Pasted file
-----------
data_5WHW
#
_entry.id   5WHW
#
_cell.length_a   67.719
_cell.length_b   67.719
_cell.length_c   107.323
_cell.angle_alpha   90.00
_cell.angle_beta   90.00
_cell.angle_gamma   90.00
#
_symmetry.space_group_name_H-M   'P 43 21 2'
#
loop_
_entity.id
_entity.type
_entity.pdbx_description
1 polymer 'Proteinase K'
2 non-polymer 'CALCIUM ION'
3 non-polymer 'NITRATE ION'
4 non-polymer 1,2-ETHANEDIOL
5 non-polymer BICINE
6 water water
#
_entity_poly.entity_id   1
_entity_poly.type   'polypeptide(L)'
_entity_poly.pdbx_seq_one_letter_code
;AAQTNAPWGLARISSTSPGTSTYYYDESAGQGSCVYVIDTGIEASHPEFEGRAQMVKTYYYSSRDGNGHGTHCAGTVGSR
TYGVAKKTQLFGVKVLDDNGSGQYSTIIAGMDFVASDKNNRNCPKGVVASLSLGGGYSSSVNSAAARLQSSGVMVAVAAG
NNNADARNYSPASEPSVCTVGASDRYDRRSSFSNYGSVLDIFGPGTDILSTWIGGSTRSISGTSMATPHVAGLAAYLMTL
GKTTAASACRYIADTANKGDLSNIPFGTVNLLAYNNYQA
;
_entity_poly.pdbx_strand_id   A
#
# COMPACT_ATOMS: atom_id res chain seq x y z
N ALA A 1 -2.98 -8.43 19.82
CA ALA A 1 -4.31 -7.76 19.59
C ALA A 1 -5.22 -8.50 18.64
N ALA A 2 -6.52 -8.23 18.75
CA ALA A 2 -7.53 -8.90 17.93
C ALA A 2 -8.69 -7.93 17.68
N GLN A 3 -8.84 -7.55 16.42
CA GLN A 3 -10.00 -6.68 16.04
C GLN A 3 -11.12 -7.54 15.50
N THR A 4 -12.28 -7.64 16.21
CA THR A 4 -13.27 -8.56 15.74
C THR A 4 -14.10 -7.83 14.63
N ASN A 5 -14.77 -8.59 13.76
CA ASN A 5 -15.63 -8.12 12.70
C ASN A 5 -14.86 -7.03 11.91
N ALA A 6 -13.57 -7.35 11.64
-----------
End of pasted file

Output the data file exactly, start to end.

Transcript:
data_5WHW
#
_entry.id   5WHW
#
_cell.length_a   67.719
_cell.length_b   67.719
_cell.length_c   107.323
_cell.angle_alpha   90.00
_cell.angle_beta   90.00
_cell.angle_gamma   90.00
#
_symmetry.space_group_name_H-M   'P 43 21 2'
#
loop_
_entity.id
_entity.type
_entity.pdbx_description
1 polymer 'Proteinase K'
2 non-polymer 'CALCIUM ION'
3 non-polymer 'NITRATE ION'
4 non-polymer 1,2-ETHANEDIOL
5 non-polymer BICINE
6 water water
#
_entity_poly.entity_id   1
_entity_poly.type   'polypeptide(L)'
_entity_poly.pdbx_seq_one_letter_code
;AAQTNAPWGLARISSTSPGTSTYYYDESAGQGSCVYVIDTGIEASHPEFEGRAQMVKTYYYSSRDGNGHGTHCAGTVGSR
TYGVAKKTQLFGVKVLDDNGSGQYSTIIAGMDFVASDKNNRNCPKGVVASLSLGGGYSSSVNSAAARLQSSGVMVAVAAG
NNNADARNYSPASEPSVCTVGASDRYDRRSSFSNYGSVLDIFGPGTDILSTWIGGSTRSISGTSMATPHVAGLAAYLMTL
GKTTAASACRYIADTANKGDLSNIPFGTVNLLAYNNYQA
;
_entity_poly.pdbx_strand_id   A
#
# COMPACT_ATOMS: atom_id res chain seq x y z
N ALA A 1 -2.98 -8.43 19.82
CA ALA A 1 -4.31 -7.76 19.59
C ALA A 1 -5.22 -8.50 18.64
N ALA A 2 -6.52 -8.23 18.75
CA ALA A 2 -7.53 -8.90 17.93
C ALA A 2 -8.69 -7.93 17.68
N GLN A 3 -8.84 -7.55 16.42
CA GLN A 3 -10.00 -6.68 16.04
C GLN A 3 -11.12 -7.54 15.50
N THR A 4 -12.28 -7.64 16.21
CA THR A 4 -13.27 -8.56 15.74
C THR A 4 -14.10 -7.83 14.63
N ASN A 5 -14.77 -8.59 13.76
CA ASN A 5 -15.63 -8.12 12.70
C ASN A 5 -14.86 -7.03 11.91
N ALA A 6 -13.57 -7.35 11.64